They tend to disappear and then re-
appear, incarnated by the children into
whips or nooses,
hand- or ankle cuffs.
Clumping laceless around her house she sees the
evidence everywhere: wide-eyed dolls
beaten into surrender, a satin horse
dangling from a doorknob
by its slender neck.
emerge sometimes –
a ribbon for a stuffed cat,
a ponytail holder for a curly-haired girl.
Rawhide threaded with
colored beads becomes a necklace.
Still, in dark moments it’s the
arsenal that she returns to.
Stop this, she tells them, as the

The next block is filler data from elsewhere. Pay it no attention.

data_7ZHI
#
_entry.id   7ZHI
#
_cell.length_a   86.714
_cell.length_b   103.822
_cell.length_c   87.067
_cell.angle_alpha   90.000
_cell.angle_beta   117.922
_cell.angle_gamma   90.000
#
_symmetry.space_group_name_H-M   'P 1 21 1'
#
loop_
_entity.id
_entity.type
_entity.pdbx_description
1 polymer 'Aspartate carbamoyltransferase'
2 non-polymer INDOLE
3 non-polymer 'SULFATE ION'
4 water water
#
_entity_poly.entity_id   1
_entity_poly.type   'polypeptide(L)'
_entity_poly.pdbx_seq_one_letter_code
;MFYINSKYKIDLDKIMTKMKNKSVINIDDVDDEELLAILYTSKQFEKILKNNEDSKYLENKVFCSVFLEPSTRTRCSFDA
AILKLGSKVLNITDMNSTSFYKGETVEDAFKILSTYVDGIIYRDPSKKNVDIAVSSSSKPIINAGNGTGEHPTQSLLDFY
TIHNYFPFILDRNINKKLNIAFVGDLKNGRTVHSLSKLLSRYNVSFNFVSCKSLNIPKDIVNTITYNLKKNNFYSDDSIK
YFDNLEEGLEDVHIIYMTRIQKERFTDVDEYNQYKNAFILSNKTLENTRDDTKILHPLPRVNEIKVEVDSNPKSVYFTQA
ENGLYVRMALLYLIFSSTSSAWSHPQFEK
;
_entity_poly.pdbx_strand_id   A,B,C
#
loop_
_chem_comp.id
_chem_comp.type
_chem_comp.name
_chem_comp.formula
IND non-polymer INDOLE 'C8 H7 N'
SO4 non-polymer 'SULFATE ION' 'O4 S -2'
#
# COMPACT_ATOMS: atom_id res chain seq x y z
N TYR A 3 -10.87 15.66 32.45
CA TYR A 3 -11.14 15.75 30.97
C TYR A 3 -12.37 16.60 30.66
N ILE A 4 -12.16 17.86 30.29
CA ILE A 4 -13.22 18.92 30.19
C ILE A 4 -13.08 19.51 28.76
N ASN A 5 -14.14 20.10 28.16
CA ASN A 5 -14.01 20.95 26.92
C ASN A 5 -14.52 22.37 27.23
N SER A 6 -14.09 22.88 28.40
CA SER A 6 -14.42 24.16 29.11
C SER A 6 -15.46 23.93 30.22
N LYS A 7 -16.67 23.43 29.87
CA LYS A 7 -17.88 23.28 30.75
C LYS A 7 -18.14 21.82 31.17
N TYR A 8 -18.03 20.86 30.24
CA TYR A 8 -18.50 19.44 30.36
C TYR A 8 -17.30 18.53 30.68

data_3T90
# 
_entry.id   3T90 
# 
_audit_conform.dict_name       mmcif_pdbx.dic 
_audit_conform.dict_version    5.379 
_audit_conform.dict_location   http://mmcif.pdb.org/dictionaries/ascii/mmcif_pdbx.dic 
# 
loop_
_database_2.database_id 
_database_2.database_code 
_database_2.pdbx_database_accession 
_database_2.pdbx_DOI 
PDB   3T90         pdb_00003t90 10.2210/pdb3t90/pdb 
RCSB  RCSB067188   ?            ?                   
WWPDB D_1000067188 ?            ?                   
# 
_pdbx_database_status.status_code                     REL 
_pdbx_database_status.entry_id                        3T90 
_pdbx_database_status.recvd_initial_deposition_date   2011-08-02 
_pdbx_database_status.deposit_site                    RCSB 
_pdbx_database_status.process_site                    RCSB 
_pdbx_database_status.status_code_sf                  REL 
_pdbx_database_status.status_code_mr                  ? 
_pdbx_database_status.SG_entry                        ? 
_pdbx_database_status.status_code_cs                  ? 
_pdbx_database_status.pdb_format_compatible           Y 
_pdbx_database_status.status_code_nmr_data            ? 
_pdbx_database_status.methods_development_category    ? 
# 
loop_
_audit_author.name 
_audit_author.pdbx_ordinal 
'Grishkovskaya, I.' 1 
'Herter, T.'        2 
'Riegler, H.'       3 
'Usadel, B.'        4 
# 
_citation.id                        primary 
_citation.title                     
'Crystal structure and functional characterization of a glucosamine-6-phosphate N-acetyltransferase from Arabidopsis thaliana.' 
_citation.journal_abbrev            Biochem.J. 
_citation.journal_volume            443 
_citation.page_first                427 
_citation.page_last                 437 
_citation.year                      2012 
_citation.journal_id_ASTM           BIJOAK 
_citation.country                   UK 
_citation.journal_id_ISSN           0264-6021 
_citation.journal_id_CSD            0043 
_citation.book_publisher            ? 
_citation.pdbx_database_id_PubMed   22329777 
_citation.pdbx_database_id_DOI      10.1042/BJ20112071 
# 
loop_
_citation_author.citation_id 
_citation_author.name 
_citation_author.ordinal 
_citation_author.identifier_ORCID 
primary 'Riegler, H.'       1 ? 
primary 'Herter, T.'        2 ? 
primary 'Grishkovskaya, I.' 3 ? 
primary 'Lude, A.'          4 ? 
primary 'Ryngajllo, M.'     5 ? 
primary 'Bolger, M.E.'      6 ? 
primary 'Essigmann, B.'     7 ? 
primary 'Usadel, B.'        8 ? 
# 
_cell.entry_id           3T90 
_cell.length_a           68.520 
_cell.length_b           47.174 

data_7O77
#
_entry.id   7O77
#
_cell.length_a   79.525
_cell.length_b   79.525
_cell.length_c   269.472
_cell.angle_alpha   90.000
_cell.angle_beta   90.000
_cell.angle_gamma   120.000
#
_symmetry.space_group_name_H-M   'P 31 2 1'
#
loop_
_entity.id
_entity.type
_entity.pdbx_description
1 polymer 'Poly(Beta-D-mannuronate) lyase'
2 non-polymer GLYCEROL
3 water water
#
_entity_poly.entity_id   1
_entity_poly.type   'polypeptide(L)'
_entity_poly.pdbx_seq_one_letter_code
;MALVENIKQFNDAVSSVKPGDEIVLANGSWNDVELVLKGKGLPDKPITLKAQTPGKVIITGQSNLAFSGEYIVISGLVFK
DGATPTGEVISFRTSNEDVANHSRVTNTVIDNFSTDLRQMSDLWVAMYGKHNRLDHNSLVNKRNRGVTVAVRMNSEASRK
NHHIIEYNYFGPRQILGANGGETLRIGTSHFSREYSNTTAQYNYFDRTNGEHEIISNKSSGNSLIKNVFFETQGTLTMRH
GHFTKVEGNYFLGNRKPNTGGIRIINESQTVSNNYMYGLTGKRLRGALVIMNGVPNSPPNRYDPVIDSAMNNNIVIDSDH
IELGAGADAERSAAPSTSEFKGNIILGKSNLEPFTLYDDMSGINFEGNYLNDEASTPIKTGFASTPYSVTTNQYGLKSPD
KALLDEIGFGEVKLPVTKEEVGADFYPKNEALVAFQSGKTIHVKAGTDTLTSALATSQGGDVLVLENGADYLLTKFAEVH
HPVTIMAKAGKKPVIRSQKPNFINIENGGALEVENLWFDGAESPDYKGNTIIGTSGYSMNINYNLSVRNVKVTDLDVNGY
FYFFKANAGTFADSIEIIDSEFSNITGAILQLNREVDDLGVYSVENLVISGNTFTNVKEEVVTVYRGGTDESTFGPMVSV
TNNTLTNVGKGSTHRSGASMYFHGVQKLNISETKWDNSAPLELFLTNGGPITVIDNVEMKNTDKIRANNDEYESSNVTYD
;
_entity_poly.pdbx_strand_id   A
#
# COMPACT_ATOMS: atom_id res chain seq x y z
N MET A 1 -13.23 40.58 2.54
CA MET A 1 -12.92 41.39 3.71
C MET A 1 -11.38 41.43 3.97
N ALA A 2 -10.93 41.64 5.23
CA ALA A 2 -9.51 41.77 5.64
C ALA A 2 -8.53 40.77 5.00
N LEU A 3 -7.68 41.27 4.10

whip flails and the noose seeks a victim.
No, they say, it’s too much fun.
Their laughter, another sort of weapon,
hangs in the air.
Children can be such little Sadists, can’t they? Sometimes I am deeply disturbed by the satin horses and other stuffed animals I find tortuously bound and dangling from doorknobs by their slender necks. Then again, I’d much prefer that my son unleash his cruelty on stuffed animals than on his little sister.